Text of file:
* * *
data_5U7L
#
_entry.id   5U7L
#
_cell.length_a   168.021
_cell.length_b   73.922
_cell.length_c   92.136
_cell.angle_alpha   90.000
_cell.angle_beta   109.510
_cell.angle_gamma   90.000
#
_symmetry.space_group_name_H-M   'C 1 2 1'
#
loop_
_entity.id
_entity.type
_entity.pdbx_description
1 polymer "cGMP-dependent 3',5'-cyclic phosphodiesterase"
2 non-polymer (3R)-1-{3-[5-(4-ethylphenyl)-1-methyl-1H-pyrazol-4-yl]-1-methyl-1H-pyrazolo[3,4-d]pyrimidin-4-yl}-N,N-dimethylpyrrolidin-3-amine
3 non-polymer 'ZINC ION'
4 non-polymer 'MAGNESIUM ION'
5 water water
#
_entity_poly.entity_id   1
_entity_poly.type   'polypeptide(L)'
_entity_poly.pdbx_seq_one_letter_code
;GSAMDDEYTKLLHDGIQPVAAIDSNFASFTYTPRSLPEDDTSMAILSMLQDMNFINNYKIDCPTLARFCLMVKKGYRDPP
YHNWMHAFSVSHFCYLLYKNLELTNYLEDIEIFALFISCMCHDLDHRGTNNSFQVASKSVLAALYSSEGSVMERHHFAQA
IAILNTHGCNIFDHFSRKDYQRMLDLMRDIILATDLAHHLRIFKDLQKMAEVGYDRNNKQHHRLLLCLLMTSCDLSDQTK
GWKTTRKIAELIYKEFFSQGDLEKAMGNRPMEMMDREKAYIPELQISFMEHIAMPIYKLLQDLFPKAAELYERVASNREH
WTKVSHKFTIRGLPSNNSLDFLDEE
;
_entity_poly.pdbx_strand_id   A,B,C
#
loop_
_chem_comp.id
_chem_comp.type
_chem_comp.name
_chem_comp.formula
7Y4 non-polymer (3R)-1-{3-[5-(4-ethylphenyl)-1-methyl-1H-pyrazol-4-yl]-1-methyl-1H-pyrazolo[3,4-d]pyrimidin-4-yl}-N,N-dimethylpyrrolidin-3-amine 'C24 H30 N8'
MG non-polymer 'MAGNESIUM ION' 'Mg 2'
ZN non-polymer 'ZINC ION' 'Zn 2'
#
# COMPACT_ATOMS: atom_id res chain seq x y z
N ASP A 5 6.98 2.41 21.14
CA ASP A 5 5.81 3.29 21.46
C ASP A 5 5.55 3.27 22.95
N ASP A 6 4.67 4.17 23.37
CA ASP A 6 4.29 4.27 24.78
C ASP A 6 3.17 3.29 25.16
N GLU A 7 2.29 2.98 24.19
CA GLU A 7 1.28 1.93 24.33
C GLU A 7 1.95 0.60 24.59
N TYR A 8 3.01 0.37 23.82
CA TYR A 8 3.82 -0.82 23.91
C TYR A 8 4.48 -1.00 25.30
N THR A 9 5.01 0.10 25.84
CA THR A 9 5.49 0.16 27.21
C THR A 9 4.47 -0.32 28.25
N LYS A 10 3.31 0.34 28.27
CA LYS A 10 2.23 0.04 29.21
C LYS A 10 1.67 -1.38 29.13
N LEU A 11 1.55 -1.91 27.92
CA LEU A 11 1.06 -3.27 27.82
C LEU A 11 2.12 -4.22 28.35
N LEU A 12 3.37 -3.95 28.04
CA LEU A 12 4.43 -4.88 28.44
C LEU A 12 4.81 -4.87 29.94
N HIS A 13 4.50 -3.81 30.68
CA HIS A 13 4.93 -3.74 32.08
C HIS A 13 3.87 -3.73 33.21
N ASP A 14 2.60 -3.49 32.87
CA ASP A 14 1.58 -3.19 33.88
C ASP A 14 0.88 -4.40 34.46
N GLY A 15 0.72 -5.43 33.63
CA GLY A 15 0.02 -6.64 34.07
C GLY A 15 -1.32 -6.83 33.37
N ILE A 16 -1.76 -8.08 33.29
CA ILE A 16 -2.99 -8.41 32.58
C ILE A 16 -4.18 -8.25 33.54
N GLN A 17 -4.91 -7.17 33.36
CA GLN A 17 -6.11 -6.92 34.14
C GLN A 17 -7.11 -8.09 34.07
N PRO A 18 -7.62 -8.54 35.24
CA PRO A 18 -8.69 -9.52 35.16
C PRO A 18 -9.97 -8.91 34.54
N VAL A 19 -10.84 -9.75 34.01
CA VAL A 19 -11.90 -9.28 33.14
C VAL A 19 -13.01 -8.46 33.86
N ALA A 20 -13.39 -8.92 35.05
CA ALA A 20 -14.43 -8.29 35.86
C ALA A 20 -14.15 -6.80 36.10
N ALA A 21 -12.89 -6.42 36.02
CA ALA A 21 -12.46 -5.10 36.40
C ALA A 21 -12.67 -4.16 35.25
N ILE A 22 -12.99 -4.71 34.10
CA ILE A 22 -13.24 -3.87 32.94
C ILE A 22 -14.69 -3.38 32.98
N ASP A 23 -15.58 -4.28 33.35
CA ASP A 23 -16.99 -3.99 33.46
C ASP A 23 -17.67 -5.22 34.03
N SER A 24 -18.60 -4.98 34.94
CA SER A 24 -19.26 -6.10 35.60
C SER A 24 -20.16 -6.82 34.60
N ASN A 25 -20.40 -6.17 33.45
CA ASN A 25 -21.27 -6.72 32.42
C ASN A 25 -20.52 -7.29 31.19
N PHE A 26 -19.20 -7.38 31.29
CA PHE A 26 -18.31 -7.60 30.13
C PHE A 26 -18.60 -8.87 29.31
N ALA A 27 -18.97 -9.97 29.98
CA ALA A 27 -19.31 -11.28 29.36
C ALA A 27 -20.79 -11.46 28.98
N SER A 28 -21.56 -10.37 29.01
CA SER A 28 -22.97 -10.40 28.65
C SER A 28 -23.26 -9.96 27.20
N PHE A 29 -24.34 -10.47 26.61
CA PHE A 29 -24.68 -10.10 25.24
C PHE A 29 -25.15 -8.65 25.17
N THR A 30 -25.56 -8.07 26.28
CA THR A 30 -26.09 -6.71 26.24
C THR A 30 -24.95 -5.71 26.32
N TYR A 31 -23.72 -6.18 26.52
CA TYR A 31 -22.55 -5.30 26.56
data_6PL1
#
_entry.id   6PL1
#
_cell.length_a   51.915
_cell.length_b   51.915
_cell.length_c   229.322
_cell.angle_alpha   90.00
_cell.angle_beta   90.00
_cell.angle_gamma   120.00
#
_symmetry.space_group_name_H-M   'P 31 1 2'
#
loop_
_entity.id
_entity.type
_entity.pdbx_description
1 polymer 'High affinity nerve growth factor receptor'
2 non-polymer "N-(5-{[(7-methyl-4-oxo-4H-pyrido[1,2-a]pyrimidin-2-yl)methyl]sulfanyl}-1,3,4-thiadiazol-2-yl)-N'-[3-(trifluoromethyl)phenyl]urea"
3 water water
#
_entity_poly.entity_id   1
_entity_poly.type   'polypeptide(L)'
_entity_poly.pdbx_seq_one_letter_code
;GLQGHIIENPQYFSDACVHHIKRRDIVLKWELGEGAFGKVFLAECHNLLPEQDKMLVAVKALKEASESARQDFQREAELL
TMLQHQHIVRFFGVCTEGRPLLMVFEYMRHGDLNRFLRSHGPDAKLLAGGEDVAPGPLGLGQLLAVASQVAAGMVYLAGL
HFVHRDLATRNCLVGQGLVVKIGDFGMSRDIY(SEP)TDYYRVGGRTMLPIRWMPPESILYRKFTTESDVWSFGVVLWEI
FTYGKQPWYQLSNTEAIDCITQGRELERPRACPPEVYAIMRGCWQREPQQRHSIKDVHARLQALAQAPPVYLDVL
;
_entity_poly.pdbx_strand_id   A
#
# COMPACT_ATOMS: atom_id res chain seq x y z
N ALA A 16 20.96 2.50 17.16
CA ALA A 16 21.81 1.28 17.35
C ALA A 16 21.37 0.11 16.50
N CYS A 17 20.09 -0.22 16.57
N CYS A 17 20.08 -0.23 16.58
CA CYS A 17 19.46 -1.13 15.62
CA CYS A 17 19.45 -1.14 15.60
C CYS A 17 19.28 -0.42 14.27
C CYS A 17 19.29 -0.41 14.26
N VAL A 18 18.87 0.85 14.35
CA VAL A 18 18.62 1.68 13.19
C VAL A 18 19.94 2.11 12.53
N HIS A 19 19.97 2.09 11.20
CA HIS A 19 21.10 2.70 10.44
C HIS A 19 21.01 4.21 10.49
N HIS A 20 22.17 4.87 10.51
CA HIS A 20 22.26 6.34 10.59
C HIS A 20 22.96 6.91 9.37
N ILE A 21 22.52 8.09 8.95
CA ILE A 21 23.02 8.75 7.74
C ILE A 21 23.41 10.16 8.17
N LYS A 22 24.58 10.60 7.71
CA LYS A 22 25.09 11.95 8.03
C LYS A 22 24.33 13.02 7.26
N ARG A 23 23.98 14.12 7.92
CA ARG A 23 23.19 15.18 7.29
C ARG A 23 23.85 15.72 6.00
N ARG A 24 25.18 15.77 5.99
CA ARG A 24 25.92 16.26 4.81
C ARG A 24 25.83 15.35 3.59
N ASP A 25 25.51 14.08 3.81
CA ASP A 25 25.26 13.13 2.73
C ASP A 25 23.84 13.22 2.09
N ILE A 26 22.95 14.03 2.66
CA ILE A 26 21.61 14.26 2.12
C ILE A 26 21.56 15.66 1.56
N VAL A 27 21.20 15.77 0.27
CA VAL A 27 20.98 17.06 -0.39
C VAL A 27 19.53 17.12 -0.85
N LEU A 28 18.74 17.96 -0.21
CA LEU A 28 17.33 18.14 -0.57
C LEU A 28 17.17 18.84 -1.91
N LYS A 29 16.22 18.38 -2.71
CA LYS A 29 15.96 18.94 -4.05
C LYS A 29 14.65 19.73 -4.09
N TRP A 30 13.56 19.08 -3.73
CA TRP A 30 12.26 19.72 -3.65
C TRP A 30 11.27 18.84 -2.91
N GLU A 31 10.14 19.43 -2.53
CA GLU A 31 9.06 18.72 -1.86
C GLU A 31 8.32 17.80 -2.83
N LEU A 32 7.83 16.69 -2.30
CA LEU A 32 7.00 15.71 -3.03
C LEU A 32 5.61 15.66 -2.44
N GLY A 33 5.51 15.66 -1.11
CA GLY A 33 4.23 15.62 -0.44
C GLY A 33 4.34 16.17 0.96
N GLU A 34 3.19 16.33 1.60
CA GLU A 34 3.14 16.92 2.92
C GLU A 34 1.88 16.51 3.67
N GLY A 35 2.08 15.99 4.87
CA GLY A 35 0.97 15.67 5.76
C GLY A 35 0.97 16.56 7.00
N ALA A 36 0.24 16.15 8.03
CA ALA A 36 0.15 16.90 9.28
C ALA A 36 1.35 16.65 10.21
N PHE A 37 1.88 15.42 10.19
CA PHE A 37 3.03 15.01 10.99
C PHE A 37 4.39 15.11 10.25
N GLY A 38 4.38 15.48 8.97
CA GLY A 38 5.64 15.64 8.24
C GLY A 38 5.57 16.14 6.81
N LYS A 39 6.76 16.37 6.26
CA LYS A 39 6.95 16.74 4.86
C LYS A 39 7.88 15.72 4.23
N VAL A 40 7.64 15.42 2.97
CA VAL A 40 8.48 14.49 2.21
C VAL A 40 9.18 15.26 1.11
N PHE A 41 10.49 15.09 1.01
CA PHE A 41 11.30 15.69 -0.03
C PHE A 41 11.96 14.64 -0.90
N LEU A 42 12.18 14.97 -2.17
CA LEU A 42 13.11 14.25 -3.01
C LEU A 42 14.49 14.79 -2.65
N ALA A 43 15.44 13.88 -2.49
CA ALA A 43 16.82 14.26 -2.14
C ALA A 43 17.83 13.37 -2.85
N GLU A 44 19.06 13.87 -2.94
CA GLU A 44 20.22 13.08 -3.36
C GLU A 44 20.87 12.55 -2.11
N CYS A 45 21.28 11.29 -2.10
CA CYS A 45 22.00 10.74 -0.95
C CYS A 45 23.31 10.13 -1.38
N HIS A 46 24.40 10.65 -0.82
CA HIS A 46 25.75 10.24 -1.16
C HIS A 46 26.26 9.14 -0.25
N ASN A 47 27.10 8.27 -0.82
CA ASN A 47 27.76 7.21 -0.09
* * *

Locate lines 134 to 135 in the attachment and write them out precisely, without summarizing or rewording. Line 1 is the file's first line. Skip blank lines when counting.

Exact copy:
_cell.angle_gamma   120.00
#